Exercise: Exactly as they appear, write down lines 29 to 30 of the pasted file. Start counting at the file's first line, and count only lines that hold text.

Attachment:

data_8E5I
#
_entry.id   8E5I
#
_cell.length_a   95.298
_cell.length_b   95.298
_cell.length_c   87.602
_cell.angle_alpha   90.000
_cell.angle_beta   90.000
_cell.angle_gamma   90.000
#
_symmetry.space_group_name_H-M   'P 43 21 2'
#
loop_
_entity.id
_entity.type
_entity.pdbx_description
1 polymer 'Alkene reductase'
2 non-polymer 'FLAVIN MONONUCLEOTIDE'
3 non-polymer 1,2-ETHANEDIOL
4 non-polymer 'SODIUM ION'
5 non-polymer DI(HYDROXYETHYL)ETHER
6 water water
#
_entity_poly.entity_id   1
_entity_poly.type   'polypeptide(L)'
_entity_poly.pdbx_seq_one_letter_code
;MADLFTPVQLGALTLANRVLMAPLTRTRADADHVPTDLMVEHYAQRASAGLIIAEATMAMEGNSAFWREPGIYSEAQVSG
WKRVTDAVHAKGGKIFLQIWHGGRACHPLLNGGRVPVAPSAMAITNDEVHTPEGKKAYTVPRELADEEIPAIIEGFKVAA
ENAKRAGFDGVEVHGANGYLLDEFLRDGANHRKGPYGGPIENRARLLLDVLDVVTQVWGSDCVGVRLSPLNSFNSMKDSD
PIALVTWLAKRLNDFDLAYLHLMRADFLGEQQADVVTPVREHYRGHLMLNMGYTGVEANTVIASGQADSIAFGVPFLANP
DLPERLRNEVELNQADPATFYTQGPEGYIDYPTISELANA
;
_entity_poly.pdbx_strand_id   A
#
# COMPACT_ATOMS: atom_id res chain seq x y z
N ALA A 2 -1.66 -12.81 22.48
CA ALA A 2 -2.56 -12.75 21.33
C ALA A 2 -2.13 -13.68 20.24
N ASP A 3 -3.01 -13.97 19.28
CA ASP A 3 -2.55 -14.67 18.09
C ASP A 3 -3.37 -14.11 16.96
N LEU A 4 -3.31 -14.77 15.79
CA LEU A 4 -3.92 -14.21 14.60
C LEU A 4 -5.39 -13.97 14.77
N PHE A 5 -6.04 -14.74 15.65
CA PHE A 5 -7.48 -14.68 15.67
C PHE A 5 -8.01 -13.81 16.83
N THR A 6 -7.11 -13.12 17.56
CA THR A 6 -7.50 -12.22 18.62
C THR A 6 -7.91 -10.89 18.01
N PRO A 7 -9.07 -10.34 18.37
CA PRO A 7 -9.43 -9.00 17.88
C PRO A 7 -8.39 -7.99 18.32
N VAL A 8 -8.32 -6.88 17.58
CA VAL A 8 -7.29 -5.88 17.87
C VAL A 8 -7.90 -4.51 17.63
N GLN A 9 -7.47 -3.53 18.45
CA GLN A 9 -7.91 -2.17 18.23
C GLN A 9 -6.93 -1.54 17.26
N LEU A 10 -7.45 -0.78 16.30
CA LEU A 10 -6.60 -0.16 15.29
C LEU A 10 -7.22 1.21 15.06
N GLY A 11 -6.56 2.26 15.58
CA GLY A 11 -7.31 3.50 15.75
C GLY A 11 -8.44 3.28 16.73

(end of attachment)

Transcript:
WKRVTDAVHAKGGKIFLQIWHGGRACHPLLNGGRVPVAPSAMAITNDEVHTPEGKKAYTVPRELADEEIPAIIEGFKVAA
ENAKRAGFDGVEVHGANGYLLDEFLRDGANHRKGPYGGPIENRARLLLDVLDVVTQVWGSDCVGVRLSPLNSFNSMKDSD